I’m sitting next to Tim in the van, daydreaming, hands cradling my rounded belly, the baby lulled quiet by the engine and the gentle rhythm of the road. In the back, the children are asleep, mouths wide open, red hot faces and damp sticking hair. When they wake we will stop for lunch and after lunch we will move on again. We’re not going anywhere in particular, just meandering, letting one thing lead to the next.
After months on the road our days have formed a regular rhythm. Sometimes the children cry and grumble and the van fills with a sharp tension. Sometimes they play happily together and Tim and I spend time savouring long conversations. Often we sing along to children’s tapes, songs and nursery rhymes, played over and over. But there are also quiet times like now, when the children sleep or just stare out. Then we pass hours moving through flat landscape with low bush, termite mounds for as far as we can see, dry riverbeds, the occasional car … Regularly we see kangaroos, usually dead on the side of the road, their bodies swollen with the heat, or carcasses half devoured by Wedge Tailed Eagles who rise into the sky as we pass. The monotony has its own sort of beauty. There’s something hypnotic about it, something about the vast expanses that makes us look inward.
And backwards, back to the sticky heat of outback Northern Queensland. Six, seven months ago when the line unexpectedly turned blue on the thin strip of litmus paper I was holding. We were staying with Greg and Kerry Jonnson at their organic cattle station. It was hot there, hot and sticky, clouds building up and up, and time slowing down, as we waited for the wet season to begin.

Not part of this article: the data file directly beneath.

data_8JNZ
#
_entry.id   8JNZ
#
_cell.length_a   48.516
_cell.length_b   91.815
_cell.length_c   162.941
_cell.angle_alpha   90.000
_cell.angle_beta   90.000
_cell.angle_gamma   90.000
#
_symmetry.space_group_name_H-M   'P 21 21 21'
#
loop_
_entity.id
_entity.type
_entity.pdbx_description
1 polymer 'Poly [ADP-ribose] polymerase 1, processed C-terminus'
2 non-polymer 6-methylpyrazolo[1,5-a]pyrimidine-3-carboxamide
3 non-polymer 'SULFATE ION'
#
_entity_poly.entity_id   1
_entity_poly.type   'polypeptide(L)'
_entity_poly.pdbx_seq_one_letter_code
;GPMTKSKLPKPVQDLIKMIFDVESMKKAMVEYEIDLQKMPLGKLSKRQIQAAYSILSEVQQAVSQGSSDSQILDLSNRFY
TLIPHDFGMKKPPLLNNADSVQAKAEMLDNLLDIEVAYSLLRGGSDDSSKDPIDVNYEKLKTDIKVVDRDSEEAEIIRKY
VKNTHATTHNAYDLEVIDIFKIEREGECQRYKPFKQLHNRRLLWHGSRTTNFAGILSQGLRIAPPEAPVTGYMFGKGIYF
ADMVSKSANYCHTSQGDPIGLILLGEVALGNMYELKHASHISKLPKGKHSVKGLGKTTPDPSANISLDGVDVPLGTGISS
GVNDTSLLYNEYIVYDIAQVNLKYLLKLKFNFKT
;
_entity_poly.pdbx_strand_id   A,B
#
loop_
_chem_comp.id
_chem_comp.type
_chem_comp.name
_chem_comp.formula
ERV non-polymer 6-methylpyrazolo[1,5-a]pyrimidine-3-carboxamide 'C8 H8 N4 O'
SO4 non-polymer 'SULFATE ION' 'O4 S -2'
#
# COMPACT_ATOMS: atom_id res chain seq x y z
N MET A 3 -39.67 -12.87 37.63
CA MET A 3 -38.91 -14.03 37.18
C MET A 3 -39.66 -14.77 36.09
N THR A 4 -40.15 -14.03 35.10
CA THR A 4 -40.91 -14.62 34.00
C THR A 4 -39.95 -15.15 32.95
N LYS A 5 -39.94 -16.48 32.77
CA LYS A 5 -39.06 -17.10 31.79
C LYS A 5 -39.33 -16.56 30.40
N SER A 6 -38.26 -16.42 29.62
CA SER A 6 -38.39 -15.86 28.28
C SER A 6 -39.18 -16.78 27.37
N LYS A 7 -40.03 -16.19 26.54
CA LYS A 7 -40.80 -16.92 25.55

‘You’re pregnant,’ Tim had said the previous night, certain he could read the signs.
‘Don’t be silly,’ I replied.
But the next day I was less certain. One of Greg and Kerry’s daughters, Michelle, wandered over looking terribly ill. She sat with me for a few minutes.
‘God, I feel awful,’ she said. ‘I must be pregnant.’
Then later, Tina (a daughter-in-law) mentioned that she too might be pregnant.
‘Me too,’ I said without thinking.
Within minutes Shane (the eldest son) showed up and looked me over.
‘You pregnant?’ he asked.
‘I don’t know,’ I said, nervous now and feeling uncomfortably like one of his cows.
‘I’m driving into Townsville tomorrow to pick up tests for the others,’ he said. ‘I’ll get you one too.’
I nodded, aware that underneath my embarrassment was a strong sense of relief. It was out of my hands.
The next afternoon the children slept, naked, with arms flung everywhere in the heat. I opened all the windows to let in any stray breeze, but there was nothing, hardly enough oxygen to keep breathing. The atmosphere was getting heavier, even more humid, and so still I could feel the tension in the air. My head was throbbing, filled with pre-storm positive ions. It was almost certainly going to rain. But when? .